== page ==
Archives for November 2018


The most recognizable Thoroughbred owners in both Europe and the United States once hailed from socially prominent families of mostly inherited wealth in Great Britain, France, and the United States.  No longer.  Nowadays, many owners at the top level of horse racing come from the royal families of the Mideast and investors on Wall Street.  The latter are risk-takers by occupation and thus are drawn to owning racehorses.

At the 2018 Breeders’ Cup, for example, races were won by horses owned by Dubai ruler Sheikh Mohammed bin Rashid al Maktoum and Saudi Arabian Prince Khalid bin Abdullah Al Saud, while other races winners were owned by Martin Schwartz and Sol Kumin, whose wealth came from equity trading.  Similarly, Wall Street billionaire Vincent Viola owned part of 2017 Kentucky Derby winner Always Dreaming and the Aga Khan and Princess Haya of Jordan (wife of Sheikh Mohammed) are prominent owners.

How things have changed can be seen by the fact that a British peer from a well-known horse-racing family with ties to The Jockey Club going back generations, Edward John “Teddy” Beckett, the 5th Baron Grimthorpe, is the racing manager for Prince Khalid.

Finding enough owners is a perennial issue in horse racing.  Absent owners from the Middle East and Wall Street, who have the monetary wherewithal to spend on racehorses and the desire to do so, horse racing in Europe and the United States would be in dire straits.  The future will be brighter still if deep-pocketed owners continue to emerge from developing nations, most notably China.

Copyright © 2018 Horse Racing Business


On election night 2018, Florida voters banned dog racing with 69% of those casting ballots in favor of passing Amendment 13 to the Florida constitution.  Florida follows five other states that have outlawed dog racing in the past two decades.  By 2020, Florida’s eleven greyhound tracks will close to racing, which will leave only six greyhound tracks in the United States operating in five states.

Greyhound racing in Florida began in the 1920s at Hialeah.  Dog racing in 2016-2017 accounted for 25% of Florida’s pari-mutuel revenue, though the business has been in a secular decline.

The passage of Amendment 13 culminated some 20 years of advocacy by an organization called GREY2K USA Worldwide.  A major point emphasized in the campaign to eliminate dog racing was that Florida’s Department of Business and Regulation found that 460 greyhounds died since 2013, when Florida began tracking the mortality numbers.

The overwhelming passage of Amendment 13 should send a wakeup message to the horse racing industry.  On a single election night in a future year, horse racing in a major racing and breeding state like Florida could be ended.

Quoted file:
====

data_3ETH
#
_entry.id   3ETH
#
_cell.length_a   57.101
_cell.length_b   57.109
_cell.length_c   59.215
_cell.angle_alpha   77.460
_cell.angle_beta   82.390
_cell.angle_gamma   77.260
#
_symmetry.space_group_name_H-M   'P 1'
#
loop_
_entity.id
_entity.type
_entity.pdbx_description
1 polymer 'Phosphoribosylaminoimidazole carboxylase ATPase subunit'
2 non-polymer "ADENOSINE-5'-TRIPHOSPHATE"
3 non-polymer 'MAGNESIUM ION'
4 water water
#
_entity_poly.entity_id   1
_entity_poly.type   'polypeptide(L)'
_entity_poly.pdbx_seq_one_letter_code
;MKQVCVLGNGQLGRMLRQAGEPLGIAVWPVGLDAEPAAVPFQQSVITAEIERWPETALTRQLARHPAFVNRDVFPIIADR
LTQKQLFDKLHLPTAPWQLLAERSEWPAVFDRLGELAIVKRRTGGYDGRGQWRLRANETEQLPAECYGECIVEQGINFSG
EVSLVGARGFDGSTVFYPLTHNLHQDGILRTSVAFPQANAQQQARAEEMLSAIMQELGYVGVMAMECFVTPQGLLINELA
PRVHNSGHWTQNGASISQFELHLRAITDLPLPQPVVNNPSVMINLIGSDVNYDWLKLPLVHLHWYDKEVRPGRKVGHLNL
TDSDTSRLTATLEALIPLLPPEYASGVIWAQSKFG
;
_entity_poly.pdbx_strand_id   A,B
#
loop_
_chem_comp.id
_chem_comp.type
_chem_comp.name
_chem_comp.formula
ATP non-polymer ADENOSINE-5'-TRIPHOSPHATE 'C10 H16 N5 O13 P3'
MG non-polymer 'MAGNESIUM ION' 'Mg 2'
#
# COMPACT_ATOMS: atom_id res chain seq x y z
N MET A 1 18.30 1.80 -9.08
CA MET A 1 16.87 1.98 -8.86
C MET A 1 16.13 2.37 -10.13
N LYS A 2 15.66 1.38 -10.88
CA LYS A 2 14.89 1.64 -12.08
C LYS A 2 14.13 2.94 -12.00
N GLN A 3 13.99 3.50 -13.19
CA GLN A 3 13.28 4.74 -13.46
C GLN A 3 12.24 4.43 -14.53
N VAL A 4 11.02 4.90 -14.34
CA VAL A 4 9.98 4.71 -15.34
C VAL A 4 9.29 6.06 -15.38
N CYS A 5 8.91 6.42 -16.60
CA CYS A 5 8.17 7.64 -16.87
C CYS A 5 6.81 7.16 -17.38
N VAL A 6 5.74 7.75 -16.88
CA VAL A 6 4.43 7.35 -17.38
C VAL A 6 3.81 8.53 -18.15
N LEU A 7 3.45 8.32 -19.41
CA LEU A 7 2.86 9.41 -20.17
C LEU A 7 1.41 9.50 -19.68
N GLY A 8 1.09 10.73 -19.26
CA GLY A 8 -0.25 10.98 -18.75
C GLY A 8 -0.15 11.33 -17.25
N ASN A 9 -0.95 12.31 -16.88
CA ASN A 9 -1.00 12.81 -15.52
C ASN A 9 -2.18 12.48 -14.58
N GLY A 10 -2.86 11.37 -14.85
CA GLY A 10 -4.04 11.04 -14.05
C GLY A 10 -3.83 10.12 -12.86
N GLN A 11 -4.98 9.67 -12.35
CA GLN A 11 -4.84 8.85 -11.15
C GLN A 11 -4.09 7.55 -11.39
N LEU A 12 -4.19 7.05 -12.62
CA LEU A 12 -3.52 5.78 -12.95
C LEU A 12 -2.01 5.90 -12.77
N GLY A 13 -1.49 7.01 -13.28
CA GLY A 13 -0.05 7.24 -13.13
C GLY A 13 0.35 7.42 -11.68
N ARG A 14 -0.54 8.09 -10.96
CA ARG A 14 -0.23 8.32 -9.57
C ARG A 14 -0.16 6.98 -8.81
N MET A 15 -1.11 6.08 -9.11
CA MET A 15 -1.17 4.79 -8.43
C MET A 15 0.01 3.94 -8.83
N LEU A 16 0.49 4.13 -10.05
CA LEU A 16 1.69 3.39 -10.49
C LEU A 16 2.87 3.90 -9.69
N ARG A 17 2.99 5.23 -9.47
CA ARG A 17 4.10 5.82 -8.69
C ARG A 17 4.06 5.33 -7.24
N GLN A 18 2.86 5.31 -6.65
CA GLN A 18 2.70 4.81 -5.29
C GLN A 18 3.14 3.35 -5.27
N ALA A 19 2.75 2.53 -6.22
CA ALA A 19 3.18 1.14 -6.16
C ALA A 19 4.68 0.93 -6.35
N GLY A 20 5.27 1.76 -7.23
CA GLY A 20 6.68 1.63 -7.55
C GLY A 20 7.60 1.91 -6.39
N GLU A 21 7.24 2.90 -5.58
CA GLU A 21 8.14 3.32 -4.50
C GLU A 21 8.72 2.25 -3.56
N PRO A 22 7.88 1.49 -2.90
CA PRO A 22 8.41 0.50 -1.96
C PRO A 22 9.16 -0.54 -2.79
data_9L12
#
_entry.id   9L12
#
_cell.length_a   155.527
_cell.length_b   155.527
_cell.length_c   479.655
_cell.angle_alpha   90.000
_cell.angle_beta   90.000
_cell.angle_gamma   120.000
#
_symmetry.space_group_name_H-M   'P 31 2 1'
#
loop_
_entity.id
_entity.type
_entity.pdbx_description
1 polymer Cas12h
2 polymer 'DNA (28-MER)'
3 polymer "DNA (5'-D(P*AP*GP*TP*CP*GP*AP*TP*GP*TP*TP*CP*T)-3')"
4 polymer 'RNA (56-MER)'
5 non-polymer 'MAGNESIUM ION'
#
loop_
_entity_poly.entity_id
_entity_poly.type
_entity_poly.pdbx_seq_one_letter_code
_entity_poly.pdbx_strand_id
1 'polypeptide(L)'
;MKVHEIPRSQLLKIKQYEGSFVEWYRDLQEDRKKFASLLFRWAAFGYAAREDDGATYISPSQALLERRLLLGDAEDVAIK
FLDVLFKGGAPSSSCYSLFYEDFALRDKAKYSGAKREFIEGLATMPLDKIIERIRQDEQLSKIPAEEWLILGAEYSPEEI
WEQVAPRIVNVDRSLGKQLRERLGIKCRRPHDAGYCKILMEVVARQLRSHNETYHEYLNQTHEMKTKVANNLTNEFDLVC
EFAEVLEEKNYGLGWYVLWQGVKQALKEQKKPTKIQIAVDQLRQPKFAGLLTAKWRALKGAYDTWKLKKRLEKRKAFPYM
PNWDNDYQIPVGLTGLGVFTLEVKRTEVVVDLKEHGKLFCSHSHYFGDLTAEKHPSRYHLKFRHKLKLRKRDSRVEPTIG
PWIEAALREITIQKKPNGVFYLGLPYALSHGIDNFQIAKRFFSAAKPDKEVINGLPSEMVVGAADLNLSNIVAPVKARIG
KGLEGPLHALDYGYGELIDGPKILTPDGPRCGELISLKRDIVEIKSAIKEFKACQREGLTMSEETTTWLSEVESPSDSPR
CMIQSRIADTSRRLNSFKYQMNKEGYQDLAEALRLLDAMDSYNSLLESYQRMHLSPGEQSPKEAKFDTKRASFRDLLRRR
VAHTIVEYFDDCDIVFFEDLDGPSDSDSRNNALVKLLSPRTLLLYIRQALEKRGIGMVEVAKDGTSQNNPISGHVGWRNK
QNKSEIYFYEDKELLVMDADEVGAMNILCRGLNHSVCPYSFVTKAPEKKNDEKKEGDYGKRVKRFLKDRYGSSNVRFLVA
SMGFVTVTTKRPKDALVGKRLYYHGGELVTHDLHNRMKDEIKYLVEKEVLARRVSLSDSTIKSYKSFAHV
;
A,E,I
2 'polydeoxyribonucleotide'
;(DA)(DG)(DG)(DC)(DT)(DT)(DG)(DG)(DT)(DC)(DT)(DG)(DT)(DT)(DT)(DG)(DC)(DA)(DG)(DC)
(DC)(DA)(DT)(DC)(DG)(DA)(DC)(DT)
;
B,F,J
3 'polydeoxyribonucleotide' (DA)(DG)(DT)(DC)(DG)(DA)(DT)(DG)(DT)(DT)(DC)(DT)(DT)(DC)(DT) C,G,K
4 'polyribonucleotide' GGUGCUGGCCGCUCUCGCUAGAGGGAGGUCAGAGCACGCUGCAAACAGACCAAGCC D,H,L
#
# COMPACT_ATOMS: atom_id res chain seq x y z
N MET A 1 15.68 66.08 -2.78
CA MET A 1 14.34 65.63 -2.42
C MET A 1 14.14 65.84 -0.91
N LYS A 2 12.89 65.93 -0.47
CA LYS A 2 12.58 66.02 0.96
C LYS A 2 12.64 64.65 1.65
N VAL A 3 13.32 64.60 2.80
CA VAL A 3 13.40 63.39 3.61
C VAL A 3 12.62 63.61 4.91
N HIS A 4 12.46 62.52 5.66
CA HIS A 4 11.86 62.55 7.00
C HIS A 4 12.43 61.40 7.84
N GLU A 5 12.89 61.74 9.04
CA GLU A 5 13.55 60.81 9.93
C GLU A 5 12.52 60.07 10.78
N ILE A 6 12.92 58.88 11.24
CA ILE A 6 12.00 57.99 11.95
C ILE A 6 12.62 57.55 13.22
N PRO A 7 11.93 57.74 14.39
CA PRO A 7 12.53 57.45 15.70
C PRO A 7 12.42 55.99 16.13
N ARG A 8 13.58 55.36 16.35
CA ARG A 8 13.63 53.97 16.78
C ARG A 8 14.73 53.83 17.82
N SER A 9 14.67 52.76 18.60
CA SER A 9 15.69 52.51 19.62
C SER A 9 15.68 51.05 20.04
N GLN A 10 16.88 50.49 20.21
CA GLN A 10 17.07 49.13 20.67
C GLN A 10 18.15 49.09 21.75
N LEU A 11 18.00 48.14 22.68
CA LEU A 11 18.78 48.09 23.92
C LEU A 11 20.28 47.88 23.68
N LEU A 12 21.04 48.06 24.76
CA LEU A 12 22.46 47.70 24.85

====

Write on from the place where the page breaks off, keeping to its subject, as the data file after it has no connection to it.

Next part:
Horse racing, you say, is much more humane than dog racing.  Whether you and I agree with this point of view is immaterial.  The only perspective that matters is how the public in general and voters specifically look upon the sport.

It is beyond the scope of this blog post to suggest a strategy for horse racing, other than to say, emphatically, that people in the industry had better put aside differences and come to an agreement on such urgent matters as a nationwide medication protocol, aftercare as an alternative to slaughter, and further progress on curbing breakdowns.  Divisive internal debates about, for notable example, race-day furosemide will be resolved for the industry if there is no racing in prominent racing states like Florida, California, or who knows where else.

Horse racing at Gulfstream Park and Tampa Bay Downs (or elsewhere nationally) is permitted by the consent of the public.  This approval can be taken away with alacrity and the outcome would reverberate from racetracks to breeding farms, auction companies, and other commercial enterprises.

Copyright © 2018 Horse Racing Business


The annual Forbes “definitive ranking of the wealthiest Americans,” better known as The Forbes 400, includes at least seven individuals who particpate in horse racing in a major way.  Six of the seven are racehorse owners and the other owns two racetracks.

John Malone.  Age 77.  Net worth $7.5 billion.  Forbes rank:  #67/400.  Principal source of wealth is cable television.  Owns Bridlewood Farm in Florida and Ballylinch Stud in Ireland.

Daniel Gilbert.  Age 56.  Net worth $7.1 billion.  Forbes rank:  #71/400.  Principal source of wealth is mortgage loans.  Through his casino companies, he owns Turfway Park and Thistledown racetracks.

B. Wayne Hughes.  Age 85.  Net worth $2.9 billion.  Forbes rank:  #280/400.  Principal source of wealth is self-storage facilities.  Owns Spendthrift Farm.

Gayle Benson.  Age 71.  Net worth $2.9 billion.  Forbes rank:  #298/400.  Principal source of wealth is professional sports teams.  Widow of Tom Benson.  Horses run under the banner of GMB Racing.

Lee Bass.  Age 62.  Net worth $2.5 billion.  Forbes rank:  #328/400.  Principal sources of wealth are oil and investments.  Horses race in the name of Lee’s wife Ramona.

Brad Kelley.  Age 61.  Net worth $2.4 billion.  Forbes rank:  #344/400.  Principal source of wealth is tobacco.  Owns Calumet Farm.

Vincent Viola.  Age 62.  Net worth $2.4 billion.  Forbes rank:  #344/400.  Principal source of wealth is electronic trading.   Among other horses, owns part of 2017 Kentucky Derby winner Always Dreaming.

Three of these billionaires own professional sports teams:  John Malone, Atlanta Braves of Major League Baseball;  Daniel Gilbert, Cleveland Cavaliers of the National Basketball Association; and Gayle Benson, New Orleans Saints of the National Football League and New Orleans Pelicans of the NBA.

Copyright © 2018 Horse Racing Business